Based upon the prevalence, frequency, intensity and duration of breakthrough pains, it can further be concluded that cancer patients, as well as other populations at risk for this problem, require specifically tailored therapeutic tools.
      • Fine P.G
      Advances in cancer pain management.
      • Ashburn M.A
      • Fine P.G
      • Stanley T.H
      Oral transmucosal fentanyl citrate for the treatment of breakthrough cancer pain.
      • Fine P.G
      • Marcus M
      • DeBoer A.J
      • Van der Oord B
      An open label study of oral transmucosal fentanyl citrate (OTFC) for the treatment of breakthrough cancer pain.
      The development of analgesic formulations and drug delivery systems which allow noninvasive administration, rapid absorption for quick onset, individual and episodic titration, and have a short to moderate effective duration should greatly contribute to the improved well-being of these patients. For example, a product now under review by the U.S. Food and Drug Administration, oral transmucosal fentanyl citrate (OTFC), with these characteristics has been tested extensively in both postoperative and cancer pain populations, and appears to offer meaningful relief of breakthrough pain within 5 min, equivalent to intravenous (patient controlled analgesia) morphine.

      Simmonds MA. Oral transmucosal fentanyl citrate produces pain relief faster than medication typically used for breakthrough pain in cancer patients. American Society of Clinical Oncology (ASCO) Annual Meeting, 1997.

      Lyss AP. Long-term use of oral transmucosal fentanyl citrate (OTFC) for breakthrough pain in cancer patients. American Society of Clinical Oncology (ASCO) Annual Meeting, 1997.

      Coluzzi P. A titration study of oral transmucosal fentanyl citrate for breakthrough pain in cancer patients. American Society of Clinical Oncology (ASCO) Annual Meeting, 1997.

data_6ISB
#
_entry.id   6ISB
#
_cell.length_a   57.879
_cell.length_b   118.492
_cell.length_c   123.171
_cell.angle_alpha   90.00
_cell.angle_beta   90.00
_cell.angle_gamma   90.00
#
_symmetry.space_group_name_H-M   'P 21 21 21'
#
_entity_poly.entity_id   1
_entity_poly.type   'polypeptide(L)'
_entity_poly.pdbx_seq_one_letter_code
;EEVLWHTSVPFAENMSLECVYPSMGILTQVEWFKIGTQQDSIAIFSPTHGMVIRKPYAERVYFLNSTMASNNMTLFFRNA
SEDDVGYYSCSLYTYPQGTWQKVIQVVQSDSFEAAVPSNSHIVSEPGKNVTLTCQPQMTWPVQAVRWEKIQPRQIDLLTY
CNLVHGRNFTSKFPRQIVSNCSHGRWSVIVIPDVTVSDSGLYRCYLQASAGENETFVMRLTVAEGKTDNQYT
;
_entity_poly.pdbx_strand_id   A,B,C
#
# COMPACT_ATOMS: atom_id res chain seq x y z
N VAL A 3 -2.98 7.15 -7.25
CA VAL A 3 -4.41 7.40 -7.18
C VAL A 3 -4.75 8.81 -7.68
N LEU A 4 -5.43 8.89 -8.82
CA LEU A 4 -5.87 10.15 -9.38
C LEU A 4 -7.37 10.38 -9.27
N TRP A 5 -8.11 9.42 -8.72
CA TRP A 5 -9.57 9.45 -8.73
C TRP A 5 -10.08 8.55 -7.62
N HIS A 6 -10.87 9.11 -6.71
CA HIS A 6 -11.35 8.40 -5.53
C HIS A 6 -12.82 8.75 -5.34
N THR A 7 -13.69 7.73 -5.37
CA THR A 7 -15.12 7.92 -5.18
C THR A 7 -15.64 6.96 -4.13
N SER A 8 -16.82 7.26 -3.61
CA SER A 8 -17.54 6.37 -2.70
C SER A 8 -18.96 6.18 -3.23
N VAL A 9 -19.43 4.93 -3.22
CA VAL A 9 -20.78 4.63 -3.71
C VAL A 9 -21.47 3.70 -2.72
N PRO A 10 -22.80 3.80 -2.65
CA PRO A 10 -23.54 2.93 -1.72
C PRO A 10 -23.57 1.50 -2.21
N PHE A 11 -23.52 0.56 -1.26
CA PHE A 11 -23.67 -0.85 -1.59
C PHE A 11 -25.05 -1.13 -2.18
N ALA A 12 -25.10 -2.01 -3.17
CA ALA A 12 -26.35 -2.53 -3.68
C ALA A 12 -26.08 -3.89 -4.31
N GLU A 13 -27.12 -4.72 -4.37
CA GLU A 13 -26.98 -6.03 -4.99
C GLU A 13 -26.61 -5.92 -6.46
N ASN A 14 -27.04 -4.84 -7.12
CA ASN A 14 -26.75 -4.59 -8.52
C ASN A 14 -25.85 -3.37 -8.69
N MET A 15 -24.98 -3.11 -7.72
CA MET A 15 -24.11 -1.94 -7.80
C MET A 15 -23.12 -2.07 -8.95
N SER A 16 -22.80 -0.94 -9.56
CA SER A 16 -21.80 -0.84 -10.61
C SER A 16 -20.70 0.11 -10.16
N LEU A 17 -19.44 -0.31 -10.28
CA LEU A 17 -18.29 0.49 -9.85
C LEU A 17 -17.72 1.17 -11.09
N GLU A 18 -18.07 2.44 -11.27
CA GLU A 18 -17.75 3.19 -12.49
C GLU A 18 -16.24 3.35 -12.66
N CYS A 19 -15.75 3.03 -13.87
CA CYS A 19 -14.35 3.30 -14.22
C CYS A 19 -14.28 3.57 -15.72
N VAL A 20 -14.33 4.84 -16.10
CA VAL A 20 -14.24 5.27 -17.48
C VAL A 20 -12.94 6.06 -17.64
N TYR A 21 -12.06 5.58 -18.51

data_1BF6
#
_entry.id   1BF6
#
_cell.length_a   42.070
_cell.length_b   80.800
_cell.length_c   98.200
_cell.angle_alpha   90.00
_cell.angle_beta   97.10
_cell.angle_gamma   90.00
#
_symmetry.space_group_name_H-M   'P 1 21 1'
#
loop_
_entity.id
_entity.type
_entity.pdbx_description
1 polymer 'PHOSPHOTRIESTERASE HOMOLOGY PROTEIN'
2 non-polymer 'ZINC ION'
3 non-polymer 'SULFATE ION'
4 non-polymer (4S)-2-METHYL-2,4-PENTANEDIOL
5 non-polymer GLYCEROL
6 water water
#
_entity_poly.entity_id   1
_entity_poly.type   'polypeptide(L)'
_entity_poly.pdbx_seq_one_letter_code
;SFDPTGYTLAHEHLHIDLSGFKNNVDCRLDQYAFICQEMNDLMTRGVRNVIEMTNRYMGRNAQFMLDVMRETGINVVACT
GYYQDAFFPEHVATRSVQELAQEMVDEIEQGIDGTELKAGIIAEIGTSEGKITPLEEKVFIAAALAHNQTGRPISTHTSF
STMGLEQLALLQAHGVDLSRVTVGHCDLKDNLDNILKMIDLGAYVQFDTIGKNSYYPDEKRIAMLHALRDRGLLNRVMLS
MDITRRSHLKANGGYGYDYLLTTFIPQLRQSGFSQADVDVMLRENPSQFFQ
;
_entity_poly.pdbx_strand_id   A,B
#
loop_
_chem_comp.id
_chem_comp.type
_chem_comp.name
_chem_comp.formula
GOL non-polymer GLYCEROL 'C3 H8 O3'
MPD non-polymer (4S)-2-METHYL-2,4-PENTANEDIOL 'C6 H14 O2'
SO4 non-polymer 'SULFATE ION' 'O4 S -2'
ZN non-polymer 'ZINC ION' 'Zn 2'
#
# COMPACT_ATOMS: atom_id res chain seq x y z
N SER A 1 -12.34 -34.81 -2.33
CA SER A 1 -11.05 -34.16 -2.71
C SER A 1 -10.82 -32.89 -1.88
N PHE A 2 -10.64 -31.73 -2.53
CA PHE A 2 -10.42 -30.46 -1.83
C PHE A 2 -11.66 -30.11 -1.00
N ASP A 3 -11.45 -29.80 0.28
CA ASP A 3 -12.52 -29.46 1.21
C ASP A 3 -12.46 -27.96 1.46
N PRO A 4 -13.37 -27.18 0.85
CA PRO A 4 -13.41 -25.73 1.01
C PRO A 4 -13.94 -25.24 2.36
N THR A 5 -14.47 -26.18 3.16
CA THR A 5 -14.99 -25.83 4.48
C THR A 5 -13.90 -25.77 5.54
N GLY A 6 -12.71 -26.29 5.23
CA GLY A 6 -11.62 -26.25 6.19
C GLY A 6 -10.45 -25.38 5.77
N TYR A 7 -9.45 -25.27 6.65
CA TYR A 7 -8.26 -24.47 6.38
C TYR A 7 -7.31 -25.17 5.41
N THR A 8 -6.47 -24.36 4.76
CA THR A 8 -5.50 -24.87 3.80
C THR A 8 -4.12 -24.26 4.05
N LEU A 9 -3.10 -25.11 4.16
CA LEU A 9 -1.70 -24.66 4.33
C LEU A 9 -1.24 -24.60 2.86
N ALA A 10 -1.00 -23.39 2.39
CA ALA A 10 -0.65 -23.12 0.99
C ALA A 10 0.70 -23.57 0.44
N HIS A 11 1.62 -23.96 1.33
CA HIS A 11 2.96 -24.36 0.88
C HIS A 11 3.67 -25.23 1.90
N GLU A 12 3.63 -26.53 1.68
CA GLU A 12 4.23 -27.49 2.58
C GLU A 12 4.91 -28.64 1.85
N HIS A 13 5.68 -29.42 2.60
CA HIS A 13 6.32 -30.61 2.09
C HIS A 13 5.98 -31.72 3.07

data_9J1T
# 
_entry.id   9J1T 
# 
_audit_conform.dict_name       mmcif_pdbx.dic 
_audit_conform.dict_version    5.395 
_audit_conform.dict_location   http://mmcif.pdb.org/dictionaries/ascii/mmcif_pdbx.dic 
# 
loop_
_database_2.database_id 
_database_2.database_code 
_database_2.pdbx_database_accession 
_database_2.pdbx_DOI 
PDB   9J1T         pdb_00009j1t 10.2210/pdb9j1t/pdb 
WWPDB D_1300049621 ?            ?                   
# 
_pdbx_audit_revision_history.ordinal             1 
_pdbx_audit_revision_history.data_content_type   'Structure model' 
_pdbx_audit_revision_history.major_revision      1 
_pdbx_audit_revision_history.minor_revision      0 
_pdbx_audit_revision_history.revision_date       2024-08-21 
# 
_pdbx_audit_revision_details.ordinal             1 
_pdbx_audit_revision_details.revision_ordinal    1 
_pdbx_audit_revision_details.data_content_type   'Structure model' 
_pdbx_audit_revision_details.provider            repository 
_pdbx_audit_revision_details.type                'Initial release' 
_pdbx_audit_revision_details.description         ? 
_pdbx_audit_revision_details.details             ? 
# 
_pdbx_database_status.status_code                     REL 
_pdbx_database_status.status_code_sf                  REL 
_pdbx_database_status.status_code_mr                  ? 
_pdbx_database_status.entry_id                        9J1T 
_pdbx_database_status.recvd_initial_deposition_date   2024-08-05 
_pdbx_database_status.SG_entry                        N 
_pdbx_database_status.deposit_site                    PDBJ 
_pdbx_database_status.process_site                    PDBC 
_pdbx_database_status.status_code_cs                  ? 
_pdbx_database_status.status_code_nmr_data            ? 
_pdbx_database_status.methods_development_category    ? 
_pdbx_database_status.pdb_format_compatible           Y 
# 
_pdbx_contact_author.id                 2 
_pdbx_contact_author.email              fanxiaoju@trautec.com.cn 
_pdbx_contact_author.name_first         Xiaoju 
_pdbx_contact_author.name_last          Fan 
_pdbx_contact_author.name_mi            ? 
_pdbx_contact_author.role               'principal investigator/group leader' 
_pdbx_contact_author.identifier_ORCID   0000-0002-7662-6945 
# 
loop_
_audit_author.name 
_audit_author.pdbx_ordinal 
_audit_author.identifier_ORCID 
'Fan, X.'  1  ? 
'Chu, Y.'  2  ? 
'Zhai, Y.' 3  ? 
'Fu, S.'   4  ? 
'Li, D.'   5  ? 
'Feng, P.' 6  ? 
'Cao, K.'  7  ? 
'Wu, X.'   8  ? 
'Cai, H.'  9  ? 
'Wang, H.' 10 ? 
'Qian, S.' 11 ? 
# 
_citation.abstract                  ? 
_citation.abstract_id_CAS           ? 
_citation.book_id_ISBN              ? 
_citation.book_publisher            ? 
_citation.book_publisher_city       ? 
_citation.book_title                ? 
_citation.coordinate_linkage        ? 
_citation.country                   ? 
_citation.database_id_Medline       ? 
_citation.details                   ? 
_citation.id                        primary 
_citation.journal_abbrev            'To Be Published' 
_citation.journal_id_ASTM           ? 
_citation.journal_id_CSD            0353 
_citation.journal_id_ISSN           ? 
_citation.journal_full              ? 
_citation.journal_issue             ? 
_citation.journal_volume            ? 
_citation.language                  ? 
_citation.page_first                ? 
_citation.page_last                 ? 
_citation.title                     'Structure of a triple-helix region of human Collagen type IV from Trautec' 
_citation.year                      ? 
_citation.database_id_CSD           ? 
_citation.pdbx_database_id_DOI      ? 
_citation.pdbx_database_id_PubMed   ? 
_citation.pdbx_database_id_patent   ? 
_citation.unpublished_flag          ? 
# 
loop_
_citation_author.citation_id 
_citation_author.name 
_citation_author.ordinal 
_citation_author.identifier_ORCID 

Cleary JF. Double-blind randomized study of the treatment of breakthrough pain in cancer patients: Oral transmucosal fentanyl citrate vs placebo. American Society of Clinical Oncology (ASCO) Annual Meeting, 1997.

      Acknowledgements

      This work was funded by a grant from Anesta Corp., Salt Lake City, Utah, USA.
      The authors gratefully acknowledge the generous support of the staff at Anesta Corp. and the dedicated nurses of Community Nursing Service and VistaCare.

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        • Teno J
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        Perceptions by family members of dying experience of older and seriously ill patients.
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      3. Lyss AP. Long-term use of oral transmucosal fentanyl citrate (OTFC) for breakthrough pain in cancer patients. American Society of Clinical Oncology (ASCO) Annual Meeting, 1997.

      4. Coluzzi P. A titration study of oral transmucosal fentanyl citrate for breakthrough pain in cancer patients. American Society of Clinical Oncology (ASCO) Annual Meeting, 1997.

      5. Cleary JF. Double-blind randomized study of the treatment of breakthrough pain in cancer patients: Oral transmucosal fentanyl citrate vs placebo. American Society of Clinical Oncology (ASCO) Annual Meeting, 1997.